Electronic money is pro-poor

Business Fights Poverty

Blog written by Ignacio Mas, an independent consultant on technology-enabled models for financial inclusion. He has been senior advisor in the Financial Services for the Poor program at the Bill & Melinda Gates Foundation and at the Technology Program at CGAP. Previously he was director of Global Business Strategy at Vodafone Group, and a senior manager responsible for telecoms investments in Europe at Intel Capital. Ignacio has been a visiting professor of International Business at the Graduate School of Business at the University of Chicago.

Across developing countries, only about one out of four people has access to the most basic formal banking services. The rest—the bulk of the poor—need to hold what little they have in physical ways: as cash under the mattress, chickens in the backyard, construction materials piled up for a future house expansion, or jewelry.

They’re poor; what they have doesn’t amount to much, and it doesn’t even take much space. So why would they need a bank?

What the poor need from bankers at the most basic level is access to their IT systems. Having a banking relationship allows people to “dematerialize” their assets and start treating money as information.

This is useful because physical cash places burdensome geographic boundaries on people’s activities. It’s expensive and unsafe to carry, and it leaves very little trail. Electronic money—the stuff that sits in bank accounts and can be represented as digits—is easy to move over distance and leaves a record.

Poor people who have access to electronic accounts gain in safety because they and their money live in different worlds (the real and the virtual). Keeping the money outside their homes may also increase their savings discipline: out of sight, out of mind.

They also have a better shot at getting credit because they can show prospective lenders that they regularly set money aside and meet obligations (by sending money to spouses and parents, paying school fees, topping up their mobile phone, and repaying loans).

Access to electronic accounts helps the needy receive payments on a timely basis, whether these are remittances from family members or social welfare distributions from government or donors. Physical cash payouts, by contrast, force people to travel long distances, often by foot, to collect money from the nearest big town.

Electronic money allows businesses and entrepreneurs to buy inputs from further afield or sell their wares to distant customers, without having to worry about logistics and the risks of cash collection. It allows small business owners to ship goods only when they have received payment, reducing their risk. Small entrepreneurs can instantly keep track of all payments made and received. An electronic account becomes their virtual bookkeeper.

We take these benefits for granted every time we use a debit or credit card. A poor person in a developing country who is doing qualitatively the same things we do should have the same financial facilities that we take for granted.

Let’s start building a banking infrastructure that allows poor people everywhere to migrate to electronic finance as quickly as they feel comfortable. The system will need to be streamlined if it is going to work profitably for very small transaction sizes. The key is to leverage assets that already exist and avoid unnecessary fixed costs.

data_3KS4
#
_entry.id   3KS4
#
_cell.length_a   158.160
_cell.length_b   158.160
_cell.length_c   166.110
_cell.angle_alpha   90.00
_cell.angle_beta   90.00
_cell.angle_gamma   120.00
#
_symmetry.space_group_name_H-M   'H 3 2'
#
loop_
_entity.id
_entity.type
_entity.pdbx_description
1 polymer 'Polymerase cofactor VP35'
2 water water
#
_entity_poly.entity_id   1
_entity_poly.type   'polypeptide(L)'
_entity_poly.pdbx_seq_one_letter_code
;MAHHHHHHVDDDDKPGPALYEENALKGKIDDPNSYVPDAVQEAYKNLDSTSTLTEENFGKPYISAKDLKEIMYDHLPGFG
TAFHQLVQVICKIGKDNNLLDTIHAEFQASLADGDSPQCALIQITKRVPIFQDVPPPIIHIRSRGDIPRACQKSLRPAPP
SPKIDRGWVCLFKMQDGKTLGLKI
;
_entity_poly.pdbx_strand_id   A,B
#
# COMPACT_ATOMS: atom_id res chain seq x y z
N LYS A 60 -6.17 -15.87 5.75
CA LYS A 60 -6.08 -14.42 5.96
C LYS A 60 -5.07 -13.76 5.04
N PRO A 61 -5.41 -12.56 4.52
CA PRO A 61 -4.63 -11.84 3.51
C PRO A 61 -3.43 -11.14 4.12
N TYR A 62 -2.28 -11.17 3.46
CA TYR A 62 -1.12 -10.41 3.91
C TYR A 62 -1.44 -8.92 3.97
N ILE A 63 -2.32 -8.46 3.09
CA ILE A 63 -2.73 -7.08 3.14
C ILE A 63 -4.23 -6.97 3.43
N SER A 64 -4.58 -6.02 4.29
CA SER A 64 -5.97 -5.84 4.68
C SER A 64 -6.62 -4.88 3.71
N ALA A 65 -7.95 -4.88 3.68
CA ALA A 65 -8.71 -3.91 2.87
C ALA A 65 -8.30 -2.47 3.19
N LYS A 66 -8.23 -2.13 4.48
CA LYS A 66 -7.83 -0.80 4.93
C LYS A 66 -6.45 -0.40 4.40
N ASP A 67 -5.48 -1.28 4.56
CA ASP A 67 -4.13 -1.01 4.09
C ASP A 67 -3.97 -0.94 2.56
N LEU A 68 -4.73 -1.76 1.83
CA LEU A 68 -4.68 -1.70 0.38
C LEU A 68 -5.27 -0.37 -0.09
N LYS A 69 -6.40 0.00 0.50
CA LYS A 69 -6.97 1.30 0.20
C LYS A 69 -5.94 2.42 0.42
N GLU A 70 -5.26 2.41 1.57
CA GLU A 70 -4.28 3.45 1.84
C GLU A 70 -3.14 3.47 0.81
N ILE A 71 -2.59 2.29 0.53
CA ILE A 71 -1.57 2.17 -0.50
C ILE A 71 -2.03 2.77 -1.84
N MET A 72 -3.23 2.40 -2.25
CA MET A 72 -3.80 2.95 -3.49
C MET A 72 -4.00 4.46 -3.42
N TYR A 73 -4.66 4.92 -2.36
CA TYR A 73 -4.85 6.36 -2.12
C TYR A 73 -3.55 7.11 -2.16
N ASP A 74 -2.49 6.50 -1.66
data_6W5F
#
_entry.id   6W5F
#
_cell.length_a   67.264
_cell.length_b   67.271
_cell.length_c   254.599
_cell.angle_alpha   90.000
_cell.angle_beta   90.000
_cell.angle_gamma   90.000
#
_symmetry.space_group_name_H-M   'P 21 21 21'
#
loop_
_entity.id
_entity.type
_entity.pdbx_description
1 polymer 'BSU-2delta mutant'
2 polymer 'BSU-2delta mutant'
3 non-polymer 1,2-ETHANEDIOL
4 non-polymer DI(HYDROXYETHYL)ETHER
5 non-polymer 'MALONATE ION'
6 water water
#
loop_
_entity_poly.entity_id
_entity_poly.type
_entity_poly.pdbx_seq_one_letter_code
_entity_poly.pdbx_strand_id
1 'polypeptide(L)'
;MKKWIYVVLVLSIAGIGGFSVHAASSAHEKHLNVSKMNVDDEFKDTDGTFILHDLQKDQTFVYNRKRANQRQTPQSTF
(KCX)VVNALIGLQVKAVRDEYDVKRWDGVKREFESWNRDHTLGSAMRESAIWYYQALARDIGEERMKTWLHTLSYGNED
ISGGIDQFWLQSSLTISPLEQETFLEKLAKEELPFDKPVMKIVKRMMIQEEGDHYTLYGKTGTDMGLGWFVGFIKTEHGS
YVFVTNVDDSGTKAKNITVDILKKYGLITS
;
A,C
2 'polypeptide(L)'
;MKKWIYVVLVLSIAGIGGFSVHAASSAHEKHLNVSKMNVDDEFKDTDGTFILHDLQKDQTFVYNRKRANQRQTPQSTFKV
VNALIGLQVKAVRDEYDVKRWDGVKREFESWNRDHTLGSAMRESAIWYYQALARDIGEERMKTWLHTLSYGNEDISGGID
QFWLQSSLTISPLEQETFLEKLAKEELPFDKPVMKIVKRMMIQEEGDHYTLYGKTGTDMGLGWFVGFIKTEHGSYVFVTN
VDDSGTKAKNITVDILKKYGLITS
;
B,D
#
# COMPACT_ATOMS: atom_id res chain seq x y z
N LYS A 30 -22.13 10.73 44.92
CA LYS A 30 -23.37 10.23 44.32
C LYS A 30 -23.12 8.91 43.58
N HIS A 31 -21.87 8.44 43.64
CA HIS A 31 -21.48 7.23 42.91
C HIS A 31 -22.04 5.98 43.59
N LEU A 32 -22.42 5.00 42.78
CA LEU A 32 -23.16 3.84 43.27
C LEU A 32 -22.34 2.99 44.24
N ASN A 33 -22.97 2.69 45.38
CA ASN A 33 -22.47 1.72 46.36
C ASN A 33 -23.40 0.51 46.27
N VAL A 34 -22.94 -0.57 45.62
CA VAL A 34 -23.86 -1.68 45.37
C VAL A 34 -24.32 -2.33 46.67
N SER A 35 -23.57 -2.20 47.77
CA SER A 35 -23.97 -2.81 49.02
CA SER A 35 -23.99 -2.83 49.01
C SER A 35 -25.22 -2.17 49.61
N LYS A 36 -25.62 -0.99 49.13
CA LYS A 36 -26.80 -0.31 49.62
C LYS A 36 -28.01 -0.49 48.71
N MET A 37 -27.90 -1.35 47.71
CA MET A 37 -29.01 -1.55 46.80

First, we can use mobile phones, which increasing numbers of people have even in the poorest countries in Africa, as the primary interface of people with their electronic money. The mobile phone can be used to securely authenticate people and capture transaction details. No need to distribute cards to people or invest in point-of-sale terminals (e.g., the card readers that you see at checkout counters): anyone with a mobile phone effectively has an all-in-one payment card and card reader.

Second, we can use retail stores, which exist in every village and neighborhood, as deposit and withdrawal points. As long as a store has a mobile phone and a funded electronic account of its own, it can buy and sell electronic value for cash, much in the same way as today it might sell cellphone minutes or a sack of rice for cash. No need to put bank tellers in a branch or install ATMs.

With generic mobile phones and retail stores (rather than proprietary branches and ATMs) doing the hard work, financial service providers can concentrate on building back-end servers that can deliver a range of relevant financial services, reliably and at scale. They can also make the marketing and branding investments required to attract millions of people who are new to banking.

This vision of pro-poor banking is already becoming a reality in Kenya. The commercial success of the M-PESA mobile payment service, which has reached 70% of the adult population and handles more transactions in Kenya alone than Western Union does globally, has shown that there is pent-up demand for convenient electronic payments among the poor.

Enabling this vision of ubiquitous low-cost banking will require a significant regulatory mind shift in many developing countries and global banking standard-setting bodies. Today, financial service providers have within their power the ability to authorize transactions in real time pretty much anywhere using mobile phones, and to monitor transactions for fraud and other suspicious activities on a continuous basis at an unprecedented scale. Regulations will need to catch up to these new ways of managing risk.

We now have a historic opportunity to connect everyone to a safe, affordable and convenient electronic store-of-value and payment utility. Let’s work together to make it happen.

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